Vietnam's LNG Investment: A Risky Solution to the Nation's Power Struggles?
Vietnam's LNG Investment: A Risky Solution to the Nation's Power Struggles?

Vietnam's LNG Investment: A Risky Solution to the Nation's Power Struggles?

  • 18-Jul-2023 4:36 PM
  • Journalist: Francis Stokes

HANOI: Vietnam's energy crisis persists despite receiving its first shipment of liquefied natural gas this month. Despite being a significant milestone for the nation, imported gas may not ease the country's power shortages for years due to various hurdles. Pricing disputes, plant construction delays, and lack of supply contracts are impeding Vietnam's ability to adopt LNG as a major fuel, hindering its ambitions as a Southeast Asian manufacturing hub. Recent rolling blackouts have exposed the urgent need for Vietnam to boost electricity supply, raising concerns among foreign investors about the country's reliability in diversifying manufacturing away from China.

Half of the businesses surveyed reported that the ongoing power crisis has had a negative impact on their investment plans. As a result, some companies are considering alternative options or delaying their investments in new factories. Failing to implement its liquefied natural gas (LNG) plans would be a setback to Hanoi's climate goals, which aim to reduce reliance on coal by using imported and domestic gas as a transitional fuel. With a projected demand growth of 6% annually for the next decade, Vietnam recently announced a US$135 billion electricity roadmap in May, which includes the construction of 13 new gas-fed power plants fuelled by imported LNG by 2030. By integrating LNG into its fuel mix, Vietnam will be following in the footsteps of its neighbors Thailand and Singapore, as well as the Philippines, which recently adopted this strategy.

The state-owned PetroVietnam Gas's (PV Gas) new Thi Vai terminal near Ho Chi Minh City received the first test cargo of super-chilled gas to be converted back to gas. Vietnam aims to achieve a 22.4-gigawatt power generation capacity by 2030, with LNG-sourced gas accounting for 14.9% of its national power supply, according to its power development plan. This may be unrealistic as a more reasonable expectation would be just 5 GW. One complication is that despite the under-served north's greater vulnerability to blackouts, much of Vietnam's planned gas power investment is directed towards the south of the country. First northern plant to be fuelled by imported gas, developed by Tokyo Gas, has announced that its operation will not commence until the latter half of 2027.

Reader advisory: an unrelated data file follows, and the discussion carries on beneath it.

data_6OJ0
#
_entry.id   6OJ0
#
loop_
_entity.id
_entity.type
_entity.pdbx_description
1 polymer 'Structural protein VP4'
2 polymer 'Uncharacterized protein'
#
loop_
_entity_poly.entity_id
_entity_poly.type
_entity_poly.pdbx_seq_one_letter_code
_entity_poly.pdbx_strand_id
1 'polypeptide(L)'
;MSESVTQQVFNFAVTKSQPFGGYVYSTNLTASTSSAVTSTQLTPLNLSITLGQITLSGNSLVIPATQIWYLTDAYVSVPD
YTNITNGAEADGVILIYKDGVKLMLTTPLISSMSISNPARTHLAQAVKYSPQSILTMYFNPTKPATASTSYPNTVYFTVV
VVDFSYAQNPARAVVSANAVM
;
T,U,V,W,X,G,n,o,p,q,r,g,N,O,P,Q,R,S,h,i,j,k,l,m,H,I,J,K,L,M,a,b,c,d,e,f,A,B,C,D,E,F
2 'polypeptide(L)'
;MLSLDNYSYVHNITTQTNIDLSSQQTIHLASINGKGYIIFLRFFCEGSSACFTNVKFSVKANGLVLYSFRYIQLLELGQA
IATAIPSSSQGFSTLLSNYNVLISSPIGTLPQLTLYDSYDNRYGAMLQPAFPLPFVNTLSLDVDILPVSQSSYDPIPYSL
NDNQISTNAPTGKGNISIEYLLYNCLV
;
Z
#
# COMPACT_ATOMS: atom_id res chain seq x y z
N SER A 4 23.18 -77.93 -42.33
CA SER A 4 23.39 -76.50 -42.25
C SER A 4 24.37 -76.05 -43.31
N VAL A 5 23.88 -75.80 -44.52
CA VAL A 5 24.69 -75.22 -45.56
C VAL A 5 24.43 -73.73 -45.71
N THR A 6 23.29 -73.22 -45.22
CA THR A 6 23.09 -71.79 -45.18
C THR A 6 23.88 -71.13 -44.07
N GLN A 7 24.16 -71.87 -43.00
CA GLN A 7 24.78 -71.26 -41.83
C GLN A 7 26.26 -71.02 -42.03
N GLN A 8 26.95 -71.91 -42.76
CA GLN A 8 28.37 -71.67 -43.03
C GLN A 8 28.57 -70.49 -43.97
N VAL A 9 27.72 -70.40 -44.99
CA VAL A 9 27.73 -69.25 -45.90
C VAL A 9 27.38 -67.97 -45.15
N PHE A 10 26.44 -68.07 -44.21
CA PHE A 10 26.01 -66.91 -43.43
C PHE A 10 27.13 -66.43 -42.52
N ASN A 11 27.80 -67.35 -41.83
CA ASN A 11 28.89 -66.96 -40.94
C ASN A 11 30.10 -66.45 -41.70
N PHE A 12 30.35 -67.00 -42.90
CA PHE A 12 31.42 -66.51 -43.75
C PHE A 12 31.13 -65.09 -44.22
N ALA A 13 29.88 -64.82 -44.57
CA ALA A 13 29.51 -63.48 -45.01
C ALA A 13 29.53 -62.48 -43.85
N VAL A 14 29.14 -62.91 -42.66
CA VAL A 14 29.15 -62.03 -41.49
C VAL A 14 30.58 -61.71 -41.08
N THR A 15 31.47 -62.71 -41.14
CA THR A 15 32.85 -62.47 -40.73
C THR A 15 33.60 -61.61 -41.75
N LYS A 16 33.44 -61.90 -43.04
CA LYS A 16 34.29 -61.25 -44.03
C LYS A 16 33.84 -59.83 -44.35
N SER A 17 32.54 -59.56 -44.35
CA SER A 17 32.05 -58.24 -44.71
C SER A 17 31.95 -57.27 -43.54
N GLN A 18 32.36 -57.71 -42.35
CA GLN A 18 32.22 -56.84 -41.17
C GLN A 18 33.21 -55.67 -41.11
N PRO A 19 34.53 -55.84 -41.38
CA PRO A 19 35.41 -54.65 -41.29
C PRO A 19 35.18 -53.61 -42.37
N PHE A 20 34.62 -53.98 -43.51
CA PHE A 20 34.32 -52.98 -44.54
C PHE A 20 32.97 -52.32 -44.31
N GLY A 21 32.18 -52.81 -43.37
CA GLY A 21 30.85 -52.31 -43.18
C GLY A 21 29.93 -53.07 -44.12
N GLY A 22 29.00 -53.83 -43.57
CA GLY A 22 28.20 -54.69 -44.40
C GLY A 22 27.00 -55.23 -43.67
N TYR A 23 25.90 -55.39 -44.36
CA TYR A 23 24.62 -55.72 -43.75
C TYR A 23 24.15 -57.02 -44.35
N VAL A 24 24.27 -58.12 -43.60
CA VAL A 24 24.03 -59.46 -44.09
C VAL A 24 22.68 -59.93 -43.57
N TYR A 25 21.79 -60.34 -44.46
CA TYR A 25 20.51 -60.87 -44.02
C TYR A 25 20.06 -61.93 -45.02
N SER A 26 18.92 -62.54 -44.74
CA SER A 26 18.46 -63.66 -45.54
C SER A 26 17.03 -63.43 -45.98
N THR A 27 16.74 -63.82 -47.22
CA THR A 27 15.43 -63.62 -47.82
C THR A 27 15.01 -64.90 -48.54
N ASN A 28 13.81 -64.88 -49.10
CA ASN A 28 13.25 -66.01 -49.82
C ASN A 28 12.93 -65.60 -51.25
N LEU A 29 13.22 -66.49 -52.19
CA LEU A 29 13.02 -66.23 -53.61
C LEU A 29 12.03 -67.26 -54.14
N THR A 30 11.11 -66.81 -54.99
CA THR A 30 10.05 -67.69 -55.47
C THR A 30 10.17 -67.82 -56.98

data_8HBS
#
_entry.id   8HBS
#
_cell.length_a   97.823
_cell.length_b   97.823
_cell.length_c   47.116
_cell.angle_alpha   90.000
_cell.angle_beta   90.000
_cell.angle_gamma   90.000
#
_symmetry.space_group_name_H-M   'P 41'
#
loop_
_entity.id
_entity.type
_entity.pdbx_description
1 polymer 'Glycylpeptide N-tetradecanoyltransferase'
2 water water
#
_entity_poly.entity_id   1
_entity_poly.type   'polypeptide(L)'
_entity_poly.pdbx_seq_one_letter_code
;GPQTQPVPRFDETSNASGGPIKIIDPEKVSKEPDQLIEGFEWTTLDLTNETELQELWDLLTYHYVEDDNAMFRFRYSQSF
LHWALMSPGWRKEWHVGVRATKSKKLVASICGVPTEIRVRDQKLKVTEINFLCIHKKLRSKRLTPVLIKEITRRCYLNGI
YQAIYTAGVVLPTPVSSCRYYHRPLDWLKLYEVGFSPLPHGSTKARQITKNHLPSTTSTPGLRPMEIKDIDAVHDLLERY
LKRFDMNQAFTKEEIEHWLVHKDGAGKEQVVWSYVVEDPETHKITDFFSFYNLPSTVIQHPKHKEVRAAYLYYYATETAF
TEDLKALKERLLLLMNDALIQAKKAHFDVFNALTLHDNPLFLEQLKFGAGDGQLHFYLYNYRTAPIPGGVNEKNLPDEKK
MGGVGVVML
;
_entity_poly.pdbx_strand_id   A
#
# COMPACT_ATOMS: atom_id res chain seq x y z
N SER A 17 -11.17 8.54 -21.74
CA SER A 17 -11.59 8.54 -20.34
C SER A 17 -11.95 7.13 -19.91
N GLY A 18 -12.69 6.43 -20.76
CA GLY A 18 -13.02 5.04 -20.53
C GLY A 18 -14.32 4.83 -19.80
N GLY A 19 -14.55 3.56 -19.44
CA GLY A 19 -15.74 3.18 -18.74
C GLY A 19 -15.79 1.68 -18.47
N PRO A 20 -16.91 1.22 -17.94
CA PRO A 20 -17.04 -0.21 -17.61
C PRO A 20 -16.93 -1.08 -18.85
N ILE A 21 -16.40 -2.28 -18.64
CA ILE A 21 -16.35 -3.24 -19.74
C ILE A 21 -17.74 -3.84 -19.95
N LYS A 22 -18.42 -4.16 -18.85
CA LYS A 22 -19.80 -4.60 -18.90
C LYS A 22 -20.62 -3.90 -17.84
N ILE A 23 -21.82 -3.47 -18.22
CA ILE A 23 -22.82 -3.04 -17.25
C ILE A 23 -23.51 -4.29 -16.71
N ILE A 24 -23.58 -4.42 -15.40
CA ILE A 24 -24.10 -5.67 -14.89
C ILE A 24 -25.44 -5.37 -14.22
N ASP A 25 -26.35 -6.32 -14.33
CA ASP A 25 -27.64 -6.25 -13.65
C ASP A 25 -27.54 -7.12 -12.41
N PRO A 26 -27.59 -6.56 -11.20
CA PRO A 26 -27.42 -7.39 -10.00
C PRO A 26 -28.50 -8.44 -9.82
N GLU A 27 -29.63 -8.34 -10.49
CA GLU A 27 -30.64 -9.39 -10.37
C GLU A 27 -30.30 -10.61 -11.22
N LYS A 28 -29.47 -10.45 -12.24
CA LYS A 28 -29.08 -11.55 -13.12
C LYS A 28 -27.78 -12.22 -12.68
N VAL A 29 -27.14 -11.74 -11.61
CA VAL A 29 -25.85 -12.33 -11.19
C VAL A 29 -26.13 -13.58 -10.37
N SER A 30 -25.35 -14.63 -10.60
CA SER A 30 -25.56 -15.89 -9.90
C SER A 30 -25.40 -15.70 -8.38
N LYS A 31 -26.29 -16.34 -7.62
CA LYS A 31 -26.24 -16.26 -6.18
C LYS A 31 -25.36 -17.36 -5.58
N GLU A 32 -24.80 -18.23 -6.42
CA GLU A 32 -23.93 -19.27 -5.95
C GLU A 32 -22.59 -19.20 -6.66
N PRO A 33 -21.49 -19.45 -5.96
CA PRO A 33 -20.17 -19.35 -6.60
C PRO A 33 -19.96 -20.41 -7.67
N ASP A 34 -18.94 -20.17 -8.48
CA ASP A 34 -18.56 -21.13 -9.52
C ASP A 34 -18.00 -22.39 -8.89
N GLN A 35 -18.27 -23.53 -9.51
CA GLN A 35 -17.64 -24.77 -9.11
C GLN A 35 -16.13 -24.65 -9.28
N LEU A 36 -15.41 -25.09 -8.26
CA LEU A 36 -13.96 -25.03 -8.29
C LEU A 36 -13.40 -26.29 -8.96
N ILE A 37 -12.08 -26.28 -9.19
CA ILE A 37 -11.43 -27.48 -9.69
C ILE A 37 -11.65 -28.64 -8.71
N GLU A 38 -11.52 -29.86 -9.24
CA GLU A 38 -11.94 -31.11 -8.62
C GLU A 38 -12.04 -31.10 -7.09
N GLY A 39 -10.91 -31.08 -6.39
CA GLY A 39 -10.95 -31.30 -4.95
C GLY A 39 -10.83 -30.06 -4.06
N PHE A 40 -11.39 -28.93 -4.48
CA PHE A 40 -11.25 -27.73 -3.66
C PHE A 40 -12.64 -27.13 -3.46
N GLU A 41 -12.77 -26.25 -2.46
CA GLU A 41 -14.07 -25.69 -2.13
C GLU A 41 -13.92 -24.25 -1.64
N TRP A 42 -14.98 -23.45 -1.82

The Nhon Trach 3 facility being constructed by state-run PetroVietnam Power (PV Power) near Ho Chi Minh City, was scheduled to start operating in late 2024. However, delays caused by the lack of long-term contracts, funding and permits have been cited by the local authorities. PV Power is facing obstacles in negotiating with EVN over the amount and rates of purchasing the electricity generated from its imported gas-powered plants. PV Power aims to sell up to 90% of its gas-powered electricity to EVN at a fixed price for a period of two decades, as part of Vietnam's efforts to tackle its power crisis.

Meanwhile, plant developers are requesting state guarantees on their power contracts with EVN, stating that lenders would not finance their projects without them.

Disagreements regarding power pricing led to a slow adoption of the wind industry, resulting in a significant portion of wind farms being disconnected from the grid for years and leaving at least 4.6 GW of onshore wind capacity stranded. companies, such as AES based in the United States and Marubeni from Japan, who are developing LNG-powered plants are keeping a close eye on the ongoing pricing negotiations as it could potentially set a benchmark for their own negotiations. According to Takafumi Akino, who is associated with Tokyo Gas and involved in constructing an LNG terminal and gas plant in northern Quang Ninh province, the discussions may prove to be challenging.

Largest proposed plant earmarked for imported gas, which is a 3.2 GW project being developed by Delta Offshore Energy based in Singapore, is currently undergoing debt restructuring.

Delta Offshore Energy, a Vietnam-based company, is no longer renewing its Memorandum of Understanding (MOU) with Magnolia LNG. Additionally, a dispute has arisen between Delta Offshore Energy and Gulf International Holding and Gulf Energy Development over the financing and development of a large power plant project in Vietnam. These developments have raised concerns among foreign investors about Vietnam's urgent need to boost its electricity supply, given the country's recent rolling blackouts, and the role of LNG supplies in addressing this crisis.

Vietnam's power crisis may not be resolved by its significant investment in LNG due to the absence of a long-term supply, which leaves them susceptible to volatile spot prices that have reached a record high of $70 per million British thermal units in Asia.

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